29th January 2015
So I seem to be settling in to life here quite quickly - well compared to Uganda, where I remember feeling culture shock for ages. Don't get me wrong, I still spend a lot of time confused, especially by the money - I am still not entirely sure when things are expensive or when they are cheap, but there is something weirdly comforting about hearing prices given in "bob"!
The main reason that I am feeling so at home is because of Evanson, the wonder boss! He's been massively understanding the couple of times I have had to call in sick because of eating something a bit off the night before, or gone home a bit earlier than the other teachers because the heat has gotten to me. I am still struggling with the heat a bit, having gone from around zero degrees Celsius at home to around the mid-twenties - it takes a bit of getting used to and casually applied sunscreen has resulted in some weirdly shaped patches of sunburn!
I've even got a bit more used to teaching but it is definitely not for me! I have convinced Class 5 that I am lovable and should be listened to (I even got a student giving me plums). However, I had to resort to being the 'evil' teacher that you are scared of before Class 4 would even bother to pretend listening to me! My talents are obviously not with teaching the next generation, but I do have a healthier respect for the teachers who put up with me when I was in school.
Luckily for me, and probably the students too, we have a new volunteer teacher at the school so I am limited to just teaching English in the mornings. This frees me up for all the meetings I've been having with local groups.
In the summer, Evanson corresponded with a team of MBA students from the Kelley School of Business in the USA, to put together a brilliant training manual to teach grassroots women about starting and expanding businesses, to enable them to provide themselves with sustainable income and not have to rely on hand-outs. So I am being introduced to the groups that I am going to be helping to train. It's been amazing to meet all these people who just want to help themselves and each other.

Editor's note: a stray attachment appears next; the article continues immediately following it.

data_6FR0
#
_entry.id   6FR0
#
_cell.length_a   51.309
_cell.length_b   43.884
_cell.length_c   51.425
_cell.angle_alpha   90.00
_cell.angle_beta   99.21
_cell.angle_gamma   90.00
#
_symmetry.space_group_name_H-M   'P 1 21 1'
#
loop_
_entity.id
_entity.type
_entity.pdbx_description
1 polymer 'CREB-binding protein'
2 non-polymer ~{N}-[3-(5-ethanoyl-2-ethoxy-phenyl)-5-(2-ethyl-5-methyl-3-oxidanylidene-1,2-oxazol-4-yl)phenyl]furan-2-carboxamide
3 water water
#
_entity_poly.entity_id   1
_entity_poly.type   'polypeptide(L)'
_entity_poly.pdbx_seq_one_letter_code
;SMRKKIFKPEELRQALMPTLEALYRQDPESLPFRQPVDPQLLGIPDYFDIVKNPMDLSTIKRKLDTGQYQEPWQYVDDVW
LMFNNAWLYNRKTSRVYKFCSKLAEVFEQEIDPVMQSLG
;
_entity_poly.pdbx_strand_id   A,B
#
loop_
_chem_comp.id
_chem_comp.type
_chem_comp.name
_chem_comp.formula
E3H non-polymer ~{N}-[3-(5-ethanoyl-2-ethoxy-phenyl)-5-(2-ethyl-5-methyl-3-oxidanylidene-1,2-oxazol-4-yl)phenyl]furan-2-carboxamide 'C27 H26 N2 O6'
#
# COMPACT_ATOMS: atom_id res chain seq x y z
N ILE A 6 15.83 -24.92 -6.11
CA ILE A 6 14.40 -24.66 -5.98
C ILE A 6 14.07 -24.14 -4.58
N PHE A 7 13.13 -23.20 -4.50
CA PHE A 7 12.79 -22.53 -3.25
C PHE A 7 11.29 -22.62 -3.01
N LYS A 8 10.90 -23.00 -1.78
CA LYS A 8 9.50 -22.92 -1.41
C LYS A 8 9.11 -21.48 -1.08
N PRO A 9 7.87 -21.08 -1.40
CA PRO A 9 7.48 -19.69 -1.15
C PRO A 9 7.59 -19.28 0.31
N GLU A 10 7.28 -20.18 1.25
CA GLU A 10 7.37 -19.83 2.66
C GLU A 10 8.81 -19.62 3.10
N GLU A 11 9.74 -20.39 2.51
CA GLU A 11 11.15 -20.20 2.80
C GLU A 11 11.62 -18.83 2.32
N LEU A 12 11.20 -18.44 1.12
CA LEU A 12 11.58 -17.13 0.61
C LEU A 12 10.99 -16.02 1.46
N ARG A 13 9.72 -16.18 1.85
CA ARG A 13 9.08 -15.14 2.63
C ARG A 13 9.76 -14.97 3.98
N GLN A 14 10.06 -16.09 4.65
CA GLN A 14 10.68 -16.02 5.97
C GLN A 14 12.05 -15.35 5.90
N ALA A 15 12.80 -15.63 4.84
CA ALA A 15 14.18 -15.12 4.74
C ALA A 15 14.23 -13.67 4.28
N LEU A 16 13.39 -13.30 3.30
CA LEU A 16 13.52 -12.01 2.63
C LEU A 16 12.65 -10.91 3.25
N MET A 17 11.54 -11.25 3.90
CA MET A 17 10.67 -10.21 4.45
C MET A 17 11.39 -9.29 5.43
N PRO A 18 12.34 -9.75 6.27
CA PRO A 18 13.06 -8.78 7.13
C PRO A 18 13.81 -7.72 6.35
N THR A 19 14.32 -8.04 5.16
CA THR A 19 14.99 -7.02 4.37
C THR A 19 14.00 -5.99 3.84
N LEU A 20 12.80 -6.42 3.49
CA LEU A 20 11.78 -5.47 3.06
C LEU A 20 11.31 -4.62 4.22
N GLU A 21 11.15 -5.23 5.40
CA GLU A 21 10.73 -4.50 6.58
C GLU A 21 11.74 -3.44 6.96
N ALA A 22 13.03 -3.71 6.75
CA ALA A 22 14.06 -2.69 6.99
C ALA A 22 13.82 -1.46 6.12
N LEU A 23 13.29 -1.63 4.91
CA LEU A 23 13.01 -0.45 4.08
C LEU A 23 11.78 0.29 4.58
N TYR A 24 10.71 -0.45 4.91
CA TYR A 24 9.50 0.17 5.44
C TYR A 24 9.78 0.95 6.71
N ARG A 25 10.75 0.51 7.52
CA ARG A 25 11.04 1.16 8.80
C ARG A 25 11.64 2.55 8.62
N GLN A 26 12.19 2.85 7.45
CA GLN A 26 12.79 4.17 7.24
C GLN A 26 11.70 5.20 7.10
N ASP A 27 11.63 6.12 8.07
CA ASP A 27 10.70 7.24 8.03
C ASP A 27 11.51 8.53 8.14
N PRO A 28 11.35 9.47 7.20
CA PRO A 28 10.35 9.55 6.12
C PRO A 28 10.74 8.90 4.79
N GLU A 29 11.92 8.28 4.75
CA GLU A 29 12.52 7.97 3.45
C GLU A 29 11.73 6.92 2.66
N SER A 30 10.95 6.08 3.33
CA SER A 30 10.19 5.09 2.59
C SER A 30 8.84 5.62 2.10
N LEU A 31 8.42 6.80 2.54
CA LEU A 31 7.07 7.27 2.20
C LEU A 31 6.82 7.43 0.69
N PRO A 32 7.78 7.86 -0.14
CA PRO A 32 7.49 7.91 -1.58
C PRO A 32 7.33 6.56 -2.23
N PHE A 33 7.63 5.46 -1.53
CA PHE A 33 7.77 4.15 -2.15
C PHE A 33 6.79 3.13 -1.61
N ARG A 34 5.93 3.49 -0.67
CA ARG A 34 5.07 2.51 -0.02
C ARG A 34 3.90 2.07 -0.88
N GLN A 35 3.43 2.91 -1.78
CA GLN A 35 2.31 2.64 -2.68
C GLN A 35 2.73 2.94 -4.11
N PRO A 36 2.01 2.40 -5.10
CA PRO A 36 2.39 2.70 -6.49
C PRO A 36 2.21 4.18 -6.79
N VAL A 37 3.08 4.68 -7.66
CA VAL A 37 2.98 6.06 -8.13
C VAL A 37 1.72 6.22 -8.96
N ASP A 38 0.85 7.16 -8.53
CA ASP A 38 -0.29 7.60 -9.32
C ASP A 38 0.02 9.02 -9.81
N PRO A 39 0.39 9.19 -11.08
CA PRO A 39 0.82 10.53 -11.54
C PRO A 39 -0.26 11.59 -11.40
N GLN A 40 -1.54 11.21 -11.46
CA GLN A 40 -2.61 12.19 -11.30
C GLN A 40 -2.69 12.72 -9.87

I've met women's groups, flower growers, and a disabled group so far - and each time I am slightly astounded by how much they do for each other with so little. Evanson does what he can, providing administrative help, getting trainers, or finding the groups a bit of land to farm together, and they are grateful for all the help they can get. They aren't waiting for funders to invest in them; they scrape together what little they have as individuals, put it together, and work as hard as they can to make things better for the whole group. It's incredibly inspiring to see how far so little can stretch.
Currently the meetings are about scheduling training sessions. I think we have at least a dozen groups, maybe more, that we are going to train for a week each - so we are going round, introducing me and explaining what we will be covering and trying to create a schedule that works for everyone so that we can get started with the serious stuff in February.
Linnet Griffith-Jones is a graduate in Politics from Lancaster University and has an MSc in International Politics from Trinity College, Dublin.
Linnet is currently carrying out an internship with Compassion CBO in Nairobi.